Stepping-stones in the ocean

Behind me, the village of Chaouach, a fragile almost destitute settlement from where I have just wandered, clings to its rocky outcrop like a fledgling bird. I stand facing North, overlooking a verdant landscape glistening with bugloss that rolls in gently unfolding swathes towards its summit, Jebel Ang, three kilometres distant. A meandering horizon separates us from a single tone of brilliant cerulean sky, cloudless and virgin. Thirty metres ahead and slightly to my left, a farmstead stands so isolate and forlorn it would be easy to miss, its careless pen indifferently enclosing a few chickens, a donkey. Disturbed by the bark of her dog, a woman looks out from its tumbledown door. We wave acknowledgingly to each other, then she turns inside. To my right and to the East, the land falls away sharply with distant views over the Mejerda valley and the town we have just climbed from, Mejez el Bab. Over my left shoulder, a slope of olive trees carpeted with marigolds, poppies, forget-me-nots rises to a sandstone bluff from where the empty portals of Byzantine rock tombs survey the clear air. A honey buzzard circles overhead.

My odyssey here finds its origins in two discrete circumstances.

I live, for the time being, in Sicily and on the past few occasions I have returned there, it has been by car from Rome, along the western coast of the peninsula. Like a child who scales the garden wall for the first time, my curiosity to come to Tunisia was stirred by a simple desire to go one step further, to see Africa with my own eyes.

My journey to this lip of rock however, has its roots elsewhere.

Here, at the steps of Jebel Ang, I am overlooking the battlefield where my grandfather fell on 15th April 1943. The evidence of that battle has now all but disappeared, the evidence of war grown over, but I recall the graves we earlier walked among in the War cemetery at Mejez el Bab. I picture them now, not as the regiments of white marble tombstones standing to attention, but slain here on this steppe-like plain as the mutilated corpses of young men. The calamity stretches way beyond my brow of vision. It is too hard, yet imperative, to imagine what machines of war once pounded this peace with shells, what nightmare once unfolded here, what incubo was unleashed. It is harder still to understand what these two armies were fighting over. A hill. Thousands of kilometres from either England, or Germany.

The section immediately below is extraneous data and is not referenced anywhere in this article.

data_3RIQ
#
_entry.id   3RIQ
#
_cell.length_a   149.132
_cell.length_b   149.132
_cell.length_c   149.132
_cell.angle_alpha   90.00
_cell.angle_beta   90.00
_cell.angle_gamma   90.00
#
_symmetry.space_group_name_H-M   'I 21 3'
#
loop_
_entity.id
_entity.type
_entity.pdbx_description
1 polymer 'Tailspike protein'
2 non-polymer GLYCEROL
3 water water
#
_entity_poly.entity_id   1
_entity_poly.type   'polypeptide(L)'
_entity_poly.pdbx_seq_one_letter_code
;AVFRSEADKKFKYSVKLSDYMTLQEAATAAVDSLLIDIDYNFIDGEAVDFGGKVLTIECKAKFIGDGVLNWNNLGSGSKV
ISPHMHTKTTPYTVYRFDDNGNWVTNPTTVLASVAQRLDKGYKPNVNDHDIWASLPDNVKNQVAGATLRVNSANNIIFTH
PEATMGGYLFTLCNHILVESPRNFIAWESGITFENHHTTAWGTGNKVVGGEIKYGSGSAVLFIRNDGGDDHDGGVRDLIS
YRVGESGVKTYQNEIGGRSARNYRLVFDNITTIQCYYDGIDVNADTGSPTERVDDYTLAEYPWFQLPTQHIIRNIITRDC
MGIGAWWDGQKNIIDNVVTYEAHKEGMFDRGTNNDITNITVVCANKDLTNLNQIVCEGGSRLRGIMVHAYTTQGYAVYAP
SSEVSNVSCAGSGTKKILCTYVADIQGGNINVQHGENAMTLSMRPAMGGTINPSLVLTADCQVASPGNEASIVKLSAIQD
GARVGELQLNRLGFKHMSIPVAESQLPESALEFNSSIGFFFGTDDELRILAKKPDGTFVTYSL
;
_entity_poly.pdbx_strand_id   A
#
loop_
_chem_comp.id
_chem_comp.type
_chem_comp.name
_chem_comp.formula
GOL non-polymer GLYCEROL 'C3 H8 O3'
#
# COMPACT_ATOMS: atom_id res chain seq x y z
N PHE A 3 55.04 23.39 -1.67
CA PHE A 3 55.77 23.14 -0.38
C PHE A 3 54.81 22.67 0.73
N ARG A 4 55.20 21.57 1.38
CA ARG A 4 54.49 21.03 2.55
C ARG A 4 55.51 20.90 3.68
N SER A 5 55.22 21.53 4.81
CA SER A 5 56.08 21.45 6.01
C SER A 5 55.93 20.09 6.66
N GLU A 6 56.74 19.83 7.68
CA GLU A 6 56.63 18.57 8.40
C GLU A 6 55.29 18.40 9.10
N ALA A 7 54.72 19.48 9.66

It is early April. Had I been here at dawn, facing the sun as it edged above the horizon, slightly north of East, I would have been staring in the direction of Tunis, only fifty kilometres distant, and almost in sight at this elevation. In a direct line, only two hundred and fifty kilometres beyond, is the coast of Sicily and, on that spring morning fifty-six years ago, the Allies’ objective. It is along this very line, between Cap Bon in Tunisia and Marsala in Sicily that the Mediterranean sea angles like a craning neck, constraining ships plying an East-West route to alter direction. After Gibraltar and the Dardanelles, it is the narrowest strait in the Mediterranean. Carthaginians, Romans, Byzantines, Arabs, Turks and the Spanish, corsairs and pirates, all of them, in various pasts have battled for command of this strait. During World War II, it was the Germans who had taken control of it to protect their shipping in the Mediterranean and the Allied invasion of Italy relied crucially on the First Army’s success in breaking the German’s stranglehold. After months of journeying through Algeria, their penultimate obstacle to the port of La Goulette at Tunis was the hill where I now stand, Jebel Ang. In the battle for which, my grandfather was one of the last to fall.

With me, I have a photocopy of a moving, heart-felt and intensely personal letter written on May 13th 1943, soon after the fall of Tunis, from the Battalion’s Commander to my grandmother. I re-read it aloud to myself, though I almost know it by heart. “Patrols were sent out… round the sides of the hill to see whether the enemy remained in occupation…. Unluckily the Hun was lying up still in the trenches, and as the patrol rounded an angle of the hill they were heavily fired on at close range. Your husband, who was leading, was hit and killed instantly.”

I read it aloud to the wind. It makes no sense in this paradise.

Chewing this sombre thought over in my mind, I turn to walk back to the village. Passing the Byzantine rock tombs, then, lower down, the Muslim cemetery with its white, bed-shaped tombs amidst a saturnalia of spring flowers, I recall the British War Cemetery we visited earlier that morning, its lyrical tone of English pastoralism. The way we remember our dead reveals much about what we value in life.

A girl and woman pass us. (Do they not wonder what we are doing here?) They salute us in French, which I interpret as a welcome, and I instinctively reply likewise though we have learnt the Arabic salutations. The woman is middle aged, her face hidden by her sisfari, a light woman’s head shawl, which she grips between her teeth in the manner of Tunisian women. (Though women in Tunisian villages often wear headscarves, I was struck by how few one sees in the cities, far less for example, than the numbers of headscarfed women to be seen in Turkish cities.)